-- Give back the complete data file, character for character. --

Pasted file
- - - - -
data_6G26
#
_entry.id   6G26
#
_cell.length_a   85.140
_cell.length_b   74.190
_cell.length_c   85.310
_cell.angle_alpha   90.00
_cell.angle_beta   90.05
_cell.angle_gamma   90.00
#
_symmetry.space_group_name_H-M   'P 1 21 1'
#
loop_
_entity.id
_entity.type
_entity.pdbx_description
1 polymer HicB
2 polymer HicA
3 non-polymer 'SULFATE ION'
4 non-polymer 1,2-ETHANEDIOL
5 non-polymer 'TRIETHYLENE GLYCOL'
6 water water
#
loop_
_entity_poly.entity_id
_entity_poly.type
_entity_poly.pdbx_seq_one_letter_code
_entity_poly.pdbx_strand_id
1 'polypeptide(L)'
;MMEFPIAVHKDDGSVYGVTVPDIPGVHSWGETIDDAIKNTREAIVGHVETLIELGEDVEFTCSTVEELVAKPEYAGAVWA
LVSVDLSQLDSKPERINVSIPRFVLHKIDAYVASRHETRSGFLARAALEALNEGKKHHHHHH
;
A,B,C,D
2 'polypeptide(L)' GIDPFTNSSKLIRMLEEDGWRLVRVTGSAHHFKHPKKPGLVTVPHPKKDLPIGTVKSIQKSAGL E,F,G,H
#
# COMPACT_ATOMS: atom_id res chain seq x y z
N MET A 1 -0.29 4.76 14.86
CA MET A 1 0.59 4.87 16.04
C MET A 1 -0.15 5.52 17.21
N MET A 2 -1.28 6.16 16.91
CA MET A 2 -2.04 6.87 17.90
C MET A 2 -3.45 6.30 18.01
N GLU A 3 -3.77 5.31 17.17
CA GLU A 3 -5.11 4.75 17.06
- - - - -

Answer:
data_6G26
#
_entry.id   6G26
#
_cell.length_a   85.140
_cell.length_b   74.190
_cell.length_c   85.310
_cell.angle_alpha   90.00
_cell.angle_beta   90.05
_cell.angle_gamma   90.00
#
_symmetry.space_group_name_H-M   'P 1 21 1'
#
loop_
_entity.id
_entity.type
_entity.pdbx_description
1 polymer HicB
2 polymer HicA
3 non-polymer 'SULFATE ION'
4 non-polymer 1,2-ETHANEDIOL
5 non-polymer 'TRIETHYLENE GLYCOL'
6 water water
#
loop_
_entity_poly.entity_id
_entity_poly.type
_entity_poly.pdbx_seq_one_letter_code
_entity_poly.pdbx_strand_id
1 'polypeptide(L)'
;MMEFPIAVHKDDGSVYGVTVPDIPGVHSWGETIDDAIKNTREAIVGHVETLIELGEDVEFTCSTVEELVAKPEYAGAVWA
LVSVDLSQLDSKPERINVSIPRFVLHKIDAYVASRHETRSGFLARAALEALNEGKKHHHHHH
;
A,B,C,D
2 'polypeptide(L)' GIDPFTNSSKLIRMLEEDGWRLVRVTGSAHHFKHPKKPGLVTVPHPKKDLPIGTVKSIQKSAGL E,F,G,H
#
# COMPACT_ATOMS: atom_id res chain seq x y z
N MET A 1 -0.29 4.76 14.86
CA MET A 1 0.59 4.87 16.04
C MET A 1 -0.15 5.52 17.21
N MET A 2 -1.28 6.16 16.91
CA MET A 2 -2.04 6.87 17.90
C MET A 2 -3.45 6.30 18.01
N GLU A 3 -3.77 5.31 17.17
CA GLU A 3 -5.11 4.75 17.06